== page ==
A Food Lover's Guide to Mexican Street Food

Mexican cuisine has a huge foodie following. You can find the likes of tacos and quesadillas pretty much everywhere from franchised food-trucks parked up in cities around the world, to the frozen food aisle in your local supermarket. The best stuff however, is still found on the roadside kitchens of Mexico itself. There is something totally unbeatable about standing besides a traditional taqueria stall, under the Mexican sun, taco in hand, with habanero salsa spilling down your chin. We are bringing you the ultimate guide to help you navigate Mexico’s sensational street food scene, so get ready to tuck in and take note!

A Bite-Sized History

Street food has been a thing in Mexico ever since the first waves of industrialization. Back then, migrants who moved to the expanding cities arrived with recipes from their different regions and took to the pavements to sell their dishes to hungry street workers. In their cooking, they used inexpensive cuts of meat and simple staple ingredients, like corn, beans and peppers, which had been around since the Mayan and Aztec periods.

As well as Mayan and Aztec, many of the flavours and tastes of Mexican street food can be traced back to the influences that colonisation and trade had on the country. The Spanish came to Mexico armed with garlic, onions, rice, chicken, beef and pork, and the French - rather surprisingly - also left a considerable imprint on the country’s cuisine. This is seen in foods like crepas con cajeta as well as the breads and pastries. For an interesting snapshot of Franco-Mexican history with a gastronomic twist, read about the “Pastry War” of 1838 as this conflict all began in a French pastry shop on the outskirts of Mexico City.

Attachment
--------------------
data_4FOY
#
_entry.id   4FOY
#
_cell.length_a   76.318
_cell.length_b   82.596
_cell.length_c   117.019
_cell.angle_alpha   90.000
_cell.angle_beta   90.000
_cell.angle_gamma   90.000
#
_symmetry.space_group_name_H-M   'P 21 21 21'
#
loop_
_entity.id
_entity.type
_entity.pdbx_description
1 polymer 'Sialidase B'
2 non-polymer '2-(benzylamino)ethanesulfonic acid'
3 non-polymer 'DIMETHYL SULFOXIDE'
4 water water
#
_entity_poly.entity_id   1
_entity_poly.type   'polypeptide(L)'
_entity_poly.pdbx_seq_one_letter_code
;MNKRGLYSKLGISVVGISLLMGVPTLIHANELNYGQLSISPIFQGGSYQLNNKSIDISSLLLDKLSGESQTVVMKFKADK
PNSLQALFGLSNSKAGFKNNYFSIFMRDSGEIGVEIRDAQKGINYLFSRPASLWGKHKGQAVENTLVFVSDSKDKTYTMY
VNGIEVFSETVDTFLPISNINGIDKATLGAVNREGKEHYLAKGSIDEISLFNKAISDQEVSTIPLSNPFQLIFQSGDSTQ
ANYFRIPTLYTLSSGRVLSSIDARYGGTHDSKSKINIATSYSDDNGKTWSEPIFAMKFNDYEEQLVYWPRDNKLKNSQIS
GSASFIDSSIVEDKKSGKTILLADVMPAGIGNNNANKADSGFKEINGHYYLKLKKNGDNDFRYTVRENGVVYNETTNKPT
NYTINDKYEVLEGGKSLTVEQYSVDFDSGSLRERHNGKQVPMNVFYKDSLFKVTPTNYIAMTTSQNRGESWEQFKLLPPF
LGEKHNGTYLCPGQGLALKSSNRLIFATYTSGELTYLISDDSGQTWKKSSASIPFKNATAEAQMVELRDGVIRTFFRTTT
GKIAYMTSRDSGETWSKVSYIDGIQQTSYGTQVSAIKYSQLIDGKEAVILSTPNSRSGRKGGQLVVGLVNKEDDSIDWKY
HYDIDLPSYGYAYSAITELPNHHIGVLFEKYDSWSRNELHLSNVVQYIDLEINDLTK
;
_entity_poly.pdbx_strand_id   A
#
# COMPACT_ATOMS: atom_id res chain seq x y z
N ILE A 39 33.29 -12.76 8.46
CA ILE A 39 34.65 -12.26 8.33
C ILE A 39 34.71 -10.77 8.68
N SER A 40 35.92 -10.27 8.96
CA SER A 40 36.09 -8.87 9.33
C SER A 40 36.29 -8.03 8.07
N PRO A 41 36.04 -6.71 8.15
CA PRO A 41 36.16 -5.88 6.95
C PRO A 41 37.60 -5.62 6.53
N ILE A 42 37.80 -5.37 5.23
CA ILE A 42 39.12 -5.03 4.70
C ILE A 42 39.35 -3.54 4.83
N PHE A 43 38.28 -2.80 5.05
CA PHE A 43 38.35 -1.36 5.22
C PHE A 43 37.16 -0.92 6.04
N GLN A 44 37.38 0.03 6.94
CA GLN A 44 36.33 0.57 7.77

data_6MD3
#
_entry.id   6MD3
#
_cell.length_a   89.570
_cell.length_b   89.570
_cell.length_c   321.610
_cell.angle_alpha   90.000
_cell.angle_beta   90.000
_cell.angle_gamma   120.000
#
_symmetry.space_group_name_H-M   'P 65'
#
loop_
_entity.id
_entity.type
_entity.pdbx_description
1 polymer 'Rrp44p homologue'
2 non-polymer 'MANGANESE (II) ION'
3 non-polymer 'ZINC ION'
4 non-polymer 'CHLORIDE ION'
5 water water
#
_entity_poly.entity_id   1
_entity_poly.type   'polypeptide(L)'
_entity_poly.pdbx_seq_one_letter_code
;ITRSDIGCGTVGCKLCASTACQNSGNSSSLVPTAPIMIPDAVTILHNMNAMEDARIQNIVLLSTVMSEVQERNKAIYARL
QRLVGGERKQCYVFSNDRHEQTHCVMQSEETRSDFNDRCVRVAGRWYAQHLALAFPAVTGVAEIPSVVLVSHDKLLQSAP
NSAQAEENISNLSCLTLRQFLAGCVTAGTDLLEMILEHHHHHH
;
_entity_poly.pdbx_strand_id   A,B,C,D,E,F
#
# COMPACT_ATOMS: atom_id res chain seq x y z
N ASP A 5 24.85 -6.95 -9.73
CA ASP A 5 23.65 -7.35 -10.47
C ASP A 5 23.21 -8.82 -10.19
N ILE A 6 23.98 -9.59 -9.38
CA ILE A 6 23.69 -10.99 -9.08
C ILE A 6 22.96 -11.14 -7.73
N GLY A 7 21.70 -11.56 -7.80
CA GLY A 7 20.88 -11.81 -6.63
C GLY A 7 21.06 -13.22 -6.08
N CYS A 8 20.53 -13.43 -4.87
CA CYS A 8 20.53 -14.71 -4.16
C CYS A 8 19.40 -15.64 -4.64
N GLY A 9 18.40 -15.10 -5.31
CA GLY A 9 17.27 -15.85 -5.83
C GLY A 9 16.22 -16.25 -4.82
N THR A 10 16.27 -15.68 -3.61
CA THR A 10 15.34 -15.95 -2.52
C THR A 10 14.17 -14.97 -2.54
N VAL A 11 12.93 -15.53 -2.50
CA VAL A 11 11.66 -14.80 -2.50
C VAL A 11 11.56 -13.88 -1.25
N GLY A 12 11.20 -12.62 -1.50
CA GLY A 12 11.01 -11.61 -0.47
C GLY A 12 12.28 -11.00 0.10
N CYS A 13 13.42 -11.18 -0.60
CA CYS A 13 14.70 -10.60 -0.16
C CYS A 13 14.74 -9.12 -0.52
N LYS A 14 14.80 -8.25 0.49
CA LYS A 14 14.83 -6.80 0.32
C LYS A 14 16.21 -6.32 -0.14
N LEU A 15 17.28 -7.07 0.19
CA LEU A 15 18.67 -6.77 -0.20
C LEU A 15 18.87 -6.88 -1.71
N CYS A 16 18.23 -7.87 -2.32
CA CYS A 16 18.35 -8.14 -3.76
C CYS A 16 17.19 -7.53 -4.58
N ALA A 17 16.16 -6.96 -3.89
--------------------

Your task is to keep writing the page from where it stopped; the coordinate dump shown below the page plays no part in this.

The historically important place food has in Mexican culture today was recognised more formally in 2010 when the nation's food was declared a Masterpiece of Intangible Cultural Heritage by UNESCO.

The Food


Corn is king in Mexico, whether it’s ground into a fine flour and rolled into a tortilla, or grilled and skewered as a cob. Elotes are evidence of the latter, as this popular street food snack is simple in its construction, but delicious in the result. After the grilling and skewering happens, the corn is then slathered with mayo and lime and dunked in crumbled cotija cheese and chile powder to create a snack that is perfect for munching on the go.


If you are curious what Mexicans eat in the morning, make your way to the nearest tamale stand. Tamales are basically corn dough dumpling delicacies that really need to be eaten to be understood. Their name comes from the Nahuatl (the language of Aztecs) which means “wrapped” - referring to the corn husk, or banana leaf which encases it. Normally, they are filled with savoury ingredients like meats and vegetables, but sweet varieties can also be found, normally with cinnamon raisins, and bits of pineapple mixed in with the dough.


You are going to want to sit down for this one, as tortas are no modest morsel. These guys are hefty oval sandwiches that can be ordered with a variety of fillings that are guaranteed to satiate. They are normally packed with anything from meat to tamales, and finished with toppings like onions, avocados, chillies, salsa. They are particularly great for when you are looking for something more filling.